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N.S. Gill

What Did Cleopatra Look Like?

By September 8, 2013

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Silver Tetradrachm of Marc Antony and Cleopatra VII
CC Flickr User Ancient Art Alt: Silver Tetradrachm of Marc Antony and Cleopatra VII

There are limited contemporary depictions of the famous queen, so when a new example comes to light, it is a major find for those of us interested in ancient, especially Roman history. On his September 7 weekly round up of archaeological news (Explorator 16.21‏), the Rogue Classicist mentioned just such a find (which he says was actually found last year). See Hansen: UNO archaeological dig in Israel unearths priceless Cleopatra coin for a look at the coin.

Also see What Did Cleopatra Look Like?


September 11, 2013 at 2:48 pm
(1) Narukami says:

As Adrian Goldsworthy points out:

“Absolutely nothing is certain. Cleopatra may have had black, brown, blonde or even red hair, and her eyes could have been brown, grey, green or blue. Almost any combination of these is possible. Similarly, she may have been very light skinned or had a darker more Mediterranean complexion. Fairer skin is probably marginally more likely given her ancestry. Greek art traditionally represented women and goddesses as very pale, and fair skin seems to have been part of the ideal of beauty. Roman propaganda never suggested that Cleopatra was dark-skinned, although this may simply mean that she was not exceptionally dark or simply that the color of her skin was not important to her critics.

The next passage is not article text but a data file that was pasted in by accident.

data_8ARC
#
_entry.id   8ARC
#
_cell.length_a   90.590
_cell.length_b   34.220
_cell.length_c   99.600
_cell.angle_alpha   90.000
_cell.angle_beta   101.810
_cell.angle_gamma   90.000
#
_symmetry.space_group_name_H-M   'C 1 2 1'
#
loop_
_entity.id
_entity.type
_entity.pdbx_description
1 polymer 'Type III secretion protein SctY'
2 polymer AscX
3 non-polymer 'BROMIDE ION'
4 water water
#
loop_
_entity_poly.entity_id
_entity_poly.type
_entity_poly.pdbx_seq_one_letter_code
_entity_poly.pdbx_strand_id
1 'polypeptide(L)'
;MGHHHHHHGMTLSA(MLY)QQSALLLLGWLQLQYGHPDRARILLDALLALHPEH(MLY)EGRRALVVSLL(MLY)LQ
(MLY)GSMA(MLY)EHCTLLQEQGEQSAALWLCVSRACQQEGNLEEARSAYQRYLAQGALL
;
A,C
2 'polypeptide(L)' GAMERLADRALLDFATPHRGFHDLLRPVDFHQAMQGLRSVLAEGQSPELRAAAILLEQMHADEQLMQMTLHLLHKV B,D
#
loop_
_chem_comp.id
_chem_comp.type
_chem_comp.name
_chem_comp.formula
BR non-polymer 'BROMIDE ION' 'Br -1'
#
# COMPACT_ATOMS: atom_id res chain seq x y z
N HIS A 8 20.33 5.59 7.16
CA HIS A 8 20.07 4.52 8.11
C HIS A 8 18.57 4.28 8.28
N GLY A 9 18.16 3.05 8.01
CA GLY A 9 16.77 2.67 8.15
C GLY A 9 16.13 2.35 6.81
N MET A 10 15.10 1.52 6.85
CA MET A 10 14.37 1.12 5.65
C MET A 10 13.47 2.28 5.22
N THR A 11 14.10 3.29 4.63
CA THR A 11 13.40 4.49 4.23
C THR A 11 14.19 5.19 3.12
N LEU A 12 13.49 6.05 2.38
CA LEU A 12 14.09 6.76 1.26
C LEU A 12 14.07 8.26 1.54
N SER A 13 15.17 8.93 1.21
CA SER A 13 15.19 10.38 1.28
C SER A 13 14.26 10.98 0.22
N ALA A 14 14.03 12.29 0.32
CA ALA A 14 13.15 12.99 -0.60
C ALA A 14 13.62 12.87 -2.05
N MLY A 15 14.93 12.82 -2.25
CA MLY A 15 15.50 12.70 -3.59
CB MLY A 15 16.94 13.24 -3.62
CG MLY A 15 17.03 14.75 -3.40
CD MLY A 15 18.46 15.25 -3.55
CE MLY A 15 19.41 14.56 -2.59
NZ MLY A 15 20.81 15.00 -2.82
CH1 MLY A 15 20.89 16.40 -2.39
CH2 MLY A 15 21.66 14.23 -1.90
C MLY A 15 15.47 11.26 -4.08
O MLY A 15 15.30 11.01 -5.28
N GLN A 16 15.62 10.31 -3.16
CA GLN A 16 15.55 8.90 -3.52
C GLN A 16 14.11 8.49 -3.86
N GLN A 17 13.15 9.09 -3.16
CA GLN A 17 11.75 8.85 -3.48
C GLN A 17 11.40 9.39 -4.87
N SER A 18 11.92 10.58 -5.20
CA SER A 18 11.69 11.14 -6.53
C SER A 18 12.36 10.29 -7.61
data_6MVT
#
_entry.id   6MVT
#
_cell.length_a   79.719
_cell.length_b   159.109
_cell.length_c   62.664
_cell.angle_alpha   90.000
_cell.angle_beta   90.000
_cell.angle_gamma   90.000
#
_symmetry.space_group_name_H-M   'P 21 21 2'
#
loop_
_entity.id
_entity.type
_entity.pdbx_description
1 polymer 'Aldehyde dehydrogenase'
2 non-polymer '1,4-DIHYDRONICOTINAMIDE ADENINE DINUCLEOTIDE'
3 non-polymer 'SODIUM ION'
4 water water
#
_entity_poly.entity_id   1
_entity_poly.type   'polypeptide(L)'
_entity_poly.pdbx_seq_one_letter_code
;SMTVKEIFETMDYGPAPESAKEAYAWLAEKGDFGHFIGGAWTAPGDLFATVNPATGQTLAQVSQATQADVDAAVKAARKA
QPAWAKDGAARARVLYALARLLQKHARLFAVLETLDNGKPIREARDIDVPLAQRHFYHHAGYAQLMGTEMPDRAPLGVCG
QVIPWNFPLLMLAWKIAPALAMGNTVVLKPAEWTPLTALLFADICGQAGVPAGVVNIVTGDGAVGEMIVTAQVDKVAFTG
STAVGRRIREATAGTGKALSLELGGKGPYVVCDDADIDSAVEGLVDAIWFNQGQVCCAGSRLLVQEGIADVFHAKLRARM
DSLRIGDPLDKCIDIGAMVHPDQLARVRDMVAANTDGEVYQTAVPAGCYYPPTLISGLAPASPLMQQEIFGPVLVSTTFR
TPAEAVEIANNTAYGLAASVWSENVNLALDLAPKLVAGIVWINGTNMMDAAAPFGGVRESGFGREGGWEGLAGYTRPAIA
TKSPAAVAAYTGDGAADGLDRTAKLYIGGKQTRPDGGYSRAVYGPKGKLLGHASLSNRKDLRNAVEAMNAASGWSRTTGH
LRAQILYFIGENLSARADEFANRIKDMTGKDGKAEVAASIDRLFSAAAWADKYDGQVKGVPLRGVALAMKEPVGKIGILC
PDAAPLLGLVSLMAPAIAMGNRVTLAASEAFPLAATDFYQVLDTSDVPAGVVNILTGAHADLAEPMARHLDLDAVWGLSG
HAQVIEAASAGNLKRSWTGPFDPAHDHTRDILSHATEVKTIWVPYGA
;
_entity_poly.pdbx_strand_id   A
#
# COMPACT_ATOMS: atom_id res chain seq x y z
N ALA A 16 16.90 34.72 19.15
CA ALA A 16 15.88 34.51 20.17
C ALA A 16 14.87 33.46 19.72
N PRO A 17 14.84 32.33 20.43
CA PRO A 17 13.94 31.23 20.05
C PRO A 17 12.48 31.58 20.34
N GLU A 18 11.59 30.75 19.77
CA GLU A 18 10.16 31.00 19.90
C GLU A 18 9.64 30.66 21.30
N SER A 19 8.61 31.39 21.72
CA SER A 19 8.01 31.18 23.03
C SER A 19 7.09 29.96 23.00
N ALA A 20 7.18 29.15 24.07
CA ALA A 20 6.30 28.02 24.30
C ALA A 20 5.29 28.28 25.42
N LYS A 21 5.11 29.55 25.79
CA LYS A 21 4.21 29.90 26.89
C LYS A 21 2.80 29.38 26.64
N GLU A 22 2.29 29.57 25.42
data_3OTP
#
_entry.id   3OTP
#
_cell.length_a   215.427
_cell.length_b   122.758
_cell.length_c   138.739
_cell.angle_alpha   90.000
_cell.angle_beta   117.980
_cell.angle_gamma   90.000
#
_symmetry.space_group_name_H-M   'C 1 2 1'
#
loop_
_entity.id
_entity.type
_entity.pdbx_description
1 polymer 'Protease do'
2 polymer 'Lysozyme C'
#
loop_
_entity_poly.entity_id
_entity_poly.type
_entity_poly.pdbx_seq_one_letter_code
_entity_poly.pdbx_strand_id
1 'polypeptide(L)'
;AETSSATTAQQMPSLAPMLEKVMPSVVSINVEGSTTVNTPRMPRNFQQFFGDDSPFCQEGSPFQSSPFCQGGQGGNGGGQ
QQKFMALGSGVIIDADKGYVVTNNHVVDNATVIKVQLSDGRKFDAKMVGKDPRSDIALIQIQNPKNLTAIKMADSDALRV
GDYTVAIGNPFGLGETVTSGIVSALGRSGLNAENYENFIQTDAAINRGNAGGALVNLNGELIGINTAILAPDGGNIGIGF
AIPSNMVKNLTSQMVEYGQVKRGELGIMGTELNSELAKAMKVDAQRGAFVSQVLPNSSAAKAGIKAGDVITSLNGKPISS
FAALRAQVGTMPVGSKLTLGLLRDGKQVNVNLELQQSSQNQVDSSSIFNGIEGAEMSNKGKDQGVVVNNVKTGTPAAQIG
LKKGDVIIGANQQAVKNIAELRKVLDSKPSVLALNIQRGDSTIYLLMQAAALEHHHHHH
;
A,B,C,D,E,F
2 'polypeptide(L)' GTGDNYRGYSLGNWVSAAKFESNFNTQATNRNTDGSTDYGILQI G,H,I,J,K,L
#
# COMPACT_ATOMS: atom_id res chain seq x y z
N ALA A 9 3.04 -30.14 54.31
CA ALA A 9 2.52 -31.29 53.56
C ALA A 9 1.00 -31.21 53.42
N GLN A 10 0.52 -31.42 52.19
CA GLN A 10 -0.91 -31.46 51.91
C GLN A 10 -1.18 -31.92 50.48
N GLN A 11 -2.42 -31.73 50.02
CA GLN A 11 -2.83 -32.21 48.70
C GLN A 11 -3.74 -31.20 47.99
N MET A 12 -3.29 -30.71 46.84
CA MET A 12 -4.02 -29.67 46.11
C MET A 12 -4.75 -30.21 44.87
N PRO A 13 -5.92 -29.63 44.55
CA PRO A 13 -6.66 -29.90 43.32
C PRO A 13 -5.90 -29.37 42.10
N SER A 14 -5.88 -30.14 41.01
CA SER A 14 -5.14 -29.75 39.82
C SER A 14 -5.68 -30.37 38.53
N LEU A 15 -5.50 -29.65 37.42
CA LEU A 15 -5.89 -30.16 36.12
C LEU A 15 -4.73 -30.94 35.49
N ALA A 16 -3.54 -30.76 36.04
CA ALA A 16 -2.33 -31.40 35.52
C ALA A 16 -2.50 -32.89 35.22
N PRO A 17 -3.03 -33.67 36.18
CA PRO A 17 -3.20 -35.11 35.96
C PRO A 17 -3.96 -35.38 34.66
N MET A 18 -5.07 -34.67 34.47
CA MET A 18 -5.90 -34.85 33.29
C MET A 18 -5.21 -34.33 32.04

At no point will we need to consider Antony’s appearance at similar length and this should remind us that the obsession with Cleopatra’s looks is unusual, and not entirely healthy. Not only is there no good evidence, but also there is something disturbing about the desire to base our understanding of her first and foremost on her appearance.

Cleopatra was not another Helen of Troy, a mythical figure about whom the most important thing was her beauty. She was no mere object of desire, but a very active political player in her own kingdom and beyond.
Cleopatra was born and raised in the real and very dangerous world of the Ptolemaic court in the first century BC. When her father died in 51 BC, she became queen. Auletes had planned for his son and daughter to rule jointly. Cleopatra had other ideas.”
-from Antony And Cleopatra by Adrian Goldsworthy, c2010 pp.128-129


September 12, 2013 at 9:21 am
(2) ancienthistory says:

It’s too bad that Goldsworthy’s book didn’t get the type of publicity the other book on Cleopatra that came out at the same time did. My review: http://ancienthistory.about.com/od/cleopatra/a/092510-Antony-And-Cleopatra-By-Adrian-Goldsworthy.htm

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